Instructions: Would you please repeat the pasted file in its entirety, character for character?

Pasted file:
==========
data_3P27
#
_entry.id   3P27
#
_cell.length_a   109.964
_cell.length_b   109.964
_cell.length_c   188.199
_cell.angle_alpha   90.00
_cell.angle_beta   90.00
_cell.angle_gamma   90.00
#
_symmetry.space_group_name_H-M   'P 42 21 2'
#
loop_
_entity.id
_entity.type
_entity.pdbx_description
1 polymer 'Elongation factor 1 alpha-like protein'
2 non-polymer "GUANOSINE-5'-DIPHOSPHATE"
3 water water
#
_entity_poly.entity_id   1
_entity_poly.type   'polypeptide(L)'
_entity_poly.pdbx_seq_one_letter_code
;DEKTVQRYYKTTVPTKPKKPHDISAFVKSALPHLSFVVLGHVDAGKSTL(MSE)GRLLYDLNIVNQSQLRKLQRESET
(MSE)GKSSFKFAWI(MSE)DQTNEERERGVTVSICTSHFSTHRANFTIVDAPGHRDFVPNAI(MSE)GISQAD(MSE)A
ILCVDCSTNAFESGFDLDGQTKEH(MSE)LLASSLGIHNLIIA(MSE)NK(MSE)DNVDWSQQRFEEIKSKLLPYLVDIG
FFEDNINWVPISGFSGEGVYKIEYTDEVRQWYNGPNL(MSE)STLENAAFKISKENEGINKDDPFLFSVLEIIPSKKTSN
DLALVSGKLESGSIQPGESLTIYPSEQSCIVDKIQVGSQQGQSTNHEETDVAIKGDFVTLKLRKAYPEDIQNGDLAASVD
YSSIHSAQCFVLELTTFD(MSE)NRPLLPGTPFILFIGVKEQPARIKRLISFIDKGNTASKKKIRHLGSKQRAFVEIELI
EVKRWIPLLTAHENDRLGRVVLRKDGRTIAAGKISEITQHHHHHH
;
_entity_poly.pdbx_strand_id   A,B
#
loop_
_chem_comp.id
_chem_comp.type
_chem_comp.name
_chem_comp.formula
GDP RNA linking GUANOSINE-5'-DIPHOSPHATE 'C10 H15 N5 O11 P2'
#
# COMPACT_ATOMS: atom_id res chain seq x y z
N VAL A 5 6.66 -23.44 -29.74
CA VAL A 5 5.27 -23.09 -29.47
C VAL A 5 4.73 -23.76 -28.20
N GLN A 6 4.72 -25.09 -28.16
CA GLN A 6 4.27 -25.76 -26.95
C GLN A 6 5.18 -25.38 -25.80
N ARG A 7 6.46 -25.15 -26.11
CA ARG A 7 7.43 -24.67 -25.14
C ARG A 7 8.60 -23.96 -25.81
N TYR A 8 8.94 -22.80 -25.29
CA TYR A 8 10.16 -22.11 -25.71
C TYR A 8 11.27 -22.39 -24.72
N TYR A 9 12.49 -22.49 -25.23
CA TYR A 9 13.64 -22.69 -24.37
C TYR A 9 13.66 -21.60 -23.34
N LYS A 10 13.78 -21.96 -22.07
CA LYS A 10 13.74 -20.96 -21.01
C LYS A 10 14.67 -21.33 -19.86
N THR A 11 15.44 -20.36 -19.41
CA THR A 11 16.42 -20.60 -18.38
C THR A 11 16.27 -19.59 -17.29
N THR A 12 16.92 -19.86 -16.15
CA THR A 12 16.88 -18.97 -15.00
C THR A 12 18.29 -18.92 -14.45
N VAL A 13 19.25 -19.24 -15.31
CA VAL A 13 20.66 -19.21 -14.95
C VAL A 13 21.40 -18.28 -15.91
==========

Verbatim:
data_3P27
#
_entry.id   3P27
#
_cell.length_a   109.964
_cell.length_b   109.964
_cell.length_c   188.199
_cell.angle_alpha   90.00
_cell.angle_beta   90.00
_cell.angle_gamma   90.00
#
_symmetry.space_group_name_H-M   'P 42 21 2'
#
loop_
_entity.id
_entity.type
_entity.pdbx_description
1 polymer 'Elongation factor 1 alpha-like protein'
2 non-polymer "GUANOSINE-5'-DIPHOSPHATE"
3 water water
#
_entity_poly.entity_id   1
_entity_poly.type   'polypeptide(L)'
_entity_poly.pdbx_seq_one_letter_code
;DEKTVQRYYKTTVPTKPKKPHDISAFVKSALPHLSFVVLGHVDAGKSTL(MSE)GRLLYDLNIVNQSQLRKLQRESET
(MSE)GKSSFKFAWI(MSE)DQTNEERERGVTVSICTSHFSTHRANFTIVDAPGHRDFVPNAI(MSE)GISQAD(MSE)A
ILCVDCSTNAFESGFDLDGQTKEH(MSE)LLASSLGIHNLIIA(MSE)NK(MSE)DNVDWSQQRFEEIKSKLLPYLVDIG
FFEDNINWVPISGFSGEGVYKIEYTDEVRQWYNGPNL(MSE)STLENAAFKISKENEGINKDDPFLFSVLEIIPSKKTSN
DLALVSGKLESGSIQPGESLTIYPSEQSCIVDKIQVGSQQGQSTNHEETDVAIKGDFVTLKLRKAYPEDIQNGDLAASVD
YSSIHSAQCFVLELTTFD(MSE)NRPLLPGTPFILFIGVKEQPARIKRLISFIDKGNTASKKKIRHLGSKQRAFVEIELI
EVKRWIPLLTAHENDRLGRVVLRKDGRTIAAGKISEITQHHHHHH
;
_entity_poly.pdbx_strand_id   A,B
#
loop_
_chem_comp.id
_chem_comp.type
_chem_comp.name
_chem_comp.formula
GDP RNA linking GUANOSINE-5'-DIPHOSPHATE 'C10 H15 N5 O11 P2'
#
# COMPACT_ATOMS: atom_id res chain seq x y z
N VAL A 5 6.66 -23.44 -29.74
CA VAL A 5 5.27 -23.09 -29.47
C VAL A 5 4.73 -23.76 -28.20
N GLN A 6 4.72 -25.09 -28.16
CA GLN A 6 4.27 -25.76 -26.95
C GLN A 6 5.18 -25.38 -25.80
N ARG A 7 6.46 -25.15 -26.11
CA ARG A 7 7.43 -24.67 -25.14
C ARG A 7 8.60 -23.96 -25.81
N TYR A 8 8.94 -22.80 -25.29
CA TYR A 8 10.16 -22.11 -25.71
C TYR A 8 11.27 -22.39 -24.72
N TYR A 9 12.49 -22.49 -25.23
CA TYR A 9 13.64 -22.69 -24.37
C TYR A 9 13.66 -21.60 -23.34
N LYS A 10 13.78 -21.96 -22.07
CA LYS A 10 13.74 -20.96 -21.01
C LYS A 10 14.67 -21.33 -19.86
N THR A 11 15.44 -20.36 -19.41
CA THR A 11 16.42 -20.60 -18.38
C THR A 11 16.27 -19.59 -17.29
N THR A 12 16.92 -19.86 -16.15
CA THR A 12 16.88 -18.97 -15.00
C THR A 12 18.29 -18.92 -14.45
N VAL A 13 19.25 -19.24 -15.31
CA VAL A 13 20.66 -19.21 -14.95
C VAL A 13 21.40 -18.28 -15.91